So I always wonder how many if any of these players will ever experience the ULTIMATE pleasure of playing at the highest level? The percentages are so low. I speak with some of the pro players that are currently playing with local pro teams in New Jersey, specifically the women's pro league where salaries are so low and most players have to have other jobs while still training, traveling and playing with their pro team. Almost every player will tell you of all the hours they had to put in and the dedication and the things they missed in order to get better and be able to get to the pro point. If you speak with most pro players of any sport they all share the common theme of hard work, passion and love for their sport to get to that point.
So how do we expect youth soccer players to excel with just a few hours of NON CONCENTRATED, lukewarm, passionless training? It may sound like you have to go through torture, but to someone who loves the sport that much, it is FUN.
As parents we have come to be brain washed that if we pay to play our kids will become that much better. Yes, some players do become better players under the right trainer and the right training system. But there are also a lot of players that do not belong in that system. They are there for the allure of that paid outfit or the wins they bring. Some players after their parents have spent 1000s of dollars in a paid enviroment quit and do not want to play any longer. Is that fair? If a player has the passion and desire he will find a way to get there without the parents breaking the bank. But, then the other thought is that the more something costs the better it must be. Soccer training in New Jersey should not be all about the money but unfortunately it is and the parents have allowed it to be.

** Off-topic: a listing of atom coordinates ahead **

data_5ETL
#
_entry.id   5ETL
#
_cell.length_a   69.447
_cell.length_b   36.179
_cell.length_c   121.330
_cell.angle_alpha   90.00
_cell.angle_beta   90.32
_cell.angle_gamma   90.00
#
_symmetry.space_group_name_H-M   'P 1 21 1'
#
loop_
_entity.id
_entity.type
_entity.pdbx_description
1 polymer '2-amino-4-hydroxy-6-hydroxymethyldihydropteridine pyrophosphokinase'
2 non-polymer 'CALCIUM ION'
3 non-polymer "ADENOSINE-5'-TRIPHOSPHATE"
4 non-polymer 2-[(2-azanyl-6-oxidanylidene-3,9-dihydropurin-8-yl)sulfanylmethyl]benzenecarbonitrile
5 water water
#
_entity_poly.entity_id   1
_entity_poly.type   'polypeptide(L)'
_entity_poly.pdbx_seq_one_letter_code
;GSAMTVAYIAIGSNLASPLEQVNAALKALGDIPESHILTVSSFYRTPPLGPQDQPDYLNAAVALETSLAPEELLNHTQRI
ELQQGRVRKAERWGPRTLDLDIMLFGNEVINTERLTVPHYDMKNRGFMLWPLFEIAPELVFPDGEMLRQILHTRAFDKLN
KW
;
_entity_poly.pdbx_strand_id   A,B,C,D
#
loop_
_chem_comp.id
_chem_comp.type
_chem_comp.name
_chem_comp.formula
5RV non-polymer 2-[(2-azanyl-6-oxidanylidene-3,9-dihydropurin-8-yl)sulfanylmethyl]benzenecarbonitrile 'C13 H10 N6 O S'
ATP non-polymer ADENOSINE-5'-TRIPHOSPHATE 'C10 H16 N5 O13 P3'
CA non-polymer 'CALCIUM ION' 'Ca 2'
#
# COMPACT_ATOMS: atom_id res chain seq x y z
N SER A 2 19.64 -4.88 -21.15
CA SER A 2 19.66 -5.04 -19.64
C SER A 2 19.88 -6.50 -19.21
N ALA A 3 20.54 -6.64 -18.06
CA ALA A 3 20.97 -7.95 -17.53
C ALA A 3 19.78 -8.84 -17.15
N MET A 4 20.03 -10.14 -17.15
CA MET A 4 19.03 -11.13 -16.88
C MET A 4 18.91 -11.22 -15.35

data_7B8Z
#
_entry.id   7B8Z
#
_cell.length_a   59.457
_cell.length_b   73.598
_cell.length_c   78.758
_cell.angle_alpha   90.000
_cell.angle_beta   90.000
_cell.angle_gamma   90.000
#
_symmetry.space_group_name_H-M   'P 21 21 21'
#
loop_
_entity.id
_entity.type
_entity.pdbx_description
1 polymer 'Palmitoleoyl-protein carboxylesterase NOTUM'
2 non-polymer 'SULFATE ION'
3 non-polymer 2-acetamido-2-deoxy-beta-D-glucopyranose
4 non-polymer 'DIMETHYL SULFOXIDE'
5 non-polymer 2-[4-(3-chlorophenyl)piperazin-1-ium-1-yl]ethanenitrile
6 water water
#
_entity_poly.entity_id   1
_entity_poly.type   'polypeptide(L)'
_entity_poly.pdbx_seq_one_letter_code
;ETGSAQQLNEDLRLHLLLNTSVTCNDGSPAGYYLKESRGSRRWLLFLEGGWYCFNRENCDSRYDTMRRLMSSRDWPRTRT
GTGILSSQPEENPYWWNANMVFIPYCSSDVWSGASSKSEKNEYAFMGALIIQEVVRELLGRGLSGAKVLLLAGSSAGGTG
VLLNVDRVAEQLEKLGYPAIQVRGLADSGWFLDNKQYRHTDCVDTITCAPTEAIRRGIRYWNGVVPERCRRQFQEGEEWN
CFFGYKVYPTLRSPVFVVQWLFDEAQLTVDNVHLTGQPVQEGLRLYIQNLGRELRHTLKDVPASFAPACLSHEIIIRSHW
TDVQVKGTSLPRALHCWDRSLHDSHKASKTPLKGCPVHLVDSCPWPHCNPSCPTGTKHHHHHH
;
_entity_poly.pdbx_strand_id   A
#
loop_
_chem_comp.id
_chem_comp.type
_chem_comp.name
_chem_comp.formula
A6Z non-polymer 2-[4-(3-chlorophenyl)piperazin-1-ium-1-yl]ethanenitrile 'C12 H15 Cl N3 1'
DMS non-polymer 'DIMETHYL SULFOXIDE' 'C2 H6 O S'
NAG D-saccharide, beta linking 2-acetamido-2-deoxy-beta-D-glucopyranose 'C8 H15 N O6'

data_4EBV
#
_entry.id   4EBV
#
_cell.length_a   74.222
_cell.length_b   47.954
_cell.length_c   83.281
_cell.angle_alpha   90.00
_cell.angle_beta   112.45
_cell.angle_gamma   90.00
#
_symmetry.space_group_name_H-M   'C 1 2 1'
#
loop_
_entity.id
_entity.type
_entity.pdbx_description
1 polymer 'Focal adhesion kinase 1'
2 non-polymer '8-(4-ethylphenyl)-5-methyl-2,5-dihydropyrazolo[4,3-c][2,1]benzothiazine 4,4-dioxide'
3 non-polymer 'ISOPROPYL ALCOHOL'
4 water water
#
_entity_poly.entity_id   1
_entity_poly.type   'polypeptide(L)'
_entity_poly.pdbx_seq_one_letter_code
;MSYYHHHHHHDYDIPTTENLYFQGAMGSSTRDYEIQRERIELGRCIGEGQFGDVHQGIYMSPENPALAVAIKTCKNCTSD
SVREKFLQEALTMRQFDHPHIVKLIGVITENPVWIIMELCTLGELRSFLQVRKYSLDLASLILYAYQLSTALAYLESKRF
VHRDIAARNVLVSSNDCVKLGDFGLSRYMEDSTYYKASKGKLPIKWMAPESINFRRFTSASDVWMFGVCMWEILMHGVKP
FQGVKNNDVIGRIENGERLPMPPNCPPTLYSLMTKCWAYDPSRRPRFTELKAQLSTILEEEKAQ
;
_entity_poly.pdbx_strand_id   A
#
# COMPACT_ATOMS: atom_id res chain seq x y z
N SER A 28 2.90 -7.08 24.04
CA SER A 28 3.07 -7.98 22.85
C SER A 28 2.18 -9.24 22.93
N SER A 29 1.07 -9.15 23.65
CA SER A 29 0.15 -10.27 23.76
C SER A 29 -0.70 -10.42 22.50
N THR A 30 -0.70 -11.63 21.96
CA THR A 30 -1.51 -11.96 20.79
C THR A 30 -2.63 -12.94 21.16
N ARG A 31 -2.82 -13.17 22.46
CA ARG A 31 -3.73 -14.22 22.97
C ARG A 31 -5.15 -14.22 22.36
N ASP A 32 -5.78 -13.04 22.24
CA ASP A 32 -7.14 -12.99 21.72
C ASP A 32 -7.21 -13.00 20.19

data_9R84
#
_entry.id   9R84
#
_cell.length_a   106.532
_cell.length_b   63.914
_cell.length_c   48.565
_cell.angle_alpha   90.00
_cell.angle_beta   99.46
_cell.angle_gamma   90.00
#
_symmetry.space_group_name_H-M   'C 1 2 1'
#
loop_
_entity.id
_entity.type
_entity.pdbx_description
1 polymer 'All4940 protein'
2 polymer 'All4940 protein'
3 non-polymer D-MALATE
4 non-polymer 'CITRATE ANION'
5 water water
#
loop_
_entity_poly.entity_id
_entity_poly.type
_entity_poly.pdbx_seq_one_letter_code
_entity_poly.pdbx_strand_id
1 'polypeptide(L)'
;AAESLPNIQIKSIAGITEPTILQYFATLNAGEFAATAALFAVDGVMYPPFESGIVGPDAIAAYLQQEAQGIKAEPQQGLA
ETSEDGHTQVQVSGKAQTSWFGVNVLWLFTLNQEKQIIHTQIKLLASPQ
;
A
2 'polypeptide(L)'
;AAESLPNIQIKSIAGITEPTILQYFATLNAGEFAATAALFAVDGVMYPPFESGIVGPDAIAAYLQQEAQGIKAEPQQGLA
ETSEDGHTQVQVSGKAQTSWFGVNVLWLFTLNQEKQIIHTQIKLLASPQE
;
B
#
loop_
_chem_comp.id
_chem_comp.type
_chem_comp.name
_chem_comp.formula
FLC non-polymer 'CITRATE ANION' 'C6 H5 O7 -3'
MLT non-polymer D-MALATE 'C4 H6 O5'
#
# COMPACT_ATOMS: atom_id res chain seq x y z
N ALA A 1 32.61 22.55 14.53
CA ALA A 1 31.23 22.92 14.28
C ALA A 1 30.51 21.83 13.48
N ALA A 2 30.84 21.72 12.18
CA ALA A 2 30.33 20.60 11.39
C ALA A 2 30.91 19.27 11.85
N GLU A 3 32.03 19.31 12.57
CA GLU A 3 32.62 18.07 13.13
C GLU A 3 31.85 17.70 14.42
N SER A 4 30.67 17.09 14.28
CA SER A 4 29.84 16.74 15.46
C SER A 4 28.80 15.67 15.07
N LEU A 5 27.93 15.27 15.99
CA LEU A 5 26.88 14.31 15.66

Please do not misunderstand, there are players who just go out to have fun and have no expectation of anything other than just kicking the ball around, and that is fine. But for the ones that claim that they want to get to the next level it will take a lot more time and passion. A lot of players even when they get to the next level are still not that good, technically, tactically, physically or mentally. Yes you can get to the next level and still not possess all those things. You can fake it in the US but not in Europe or South America. They are that good. The American players that do make it there are also JUST THAT GOOD. So why can not produce more of those players? Is it American culture? Is it the way we do things and think we are so good at what we do but in reality we are not? Is it the fact that we do not seem to want to copy systems from countries that are SOCCER EXPERTS?
Maybe if clubs had a financial incentive to gain from proper development rather than just wins and losses. Maybe if we had more trainers that coach with passion and not just for the money. Or if the were compensated if they developed players properly.
At the end of the day it starts with the players and ends with the players. There is no substitute for PASSION.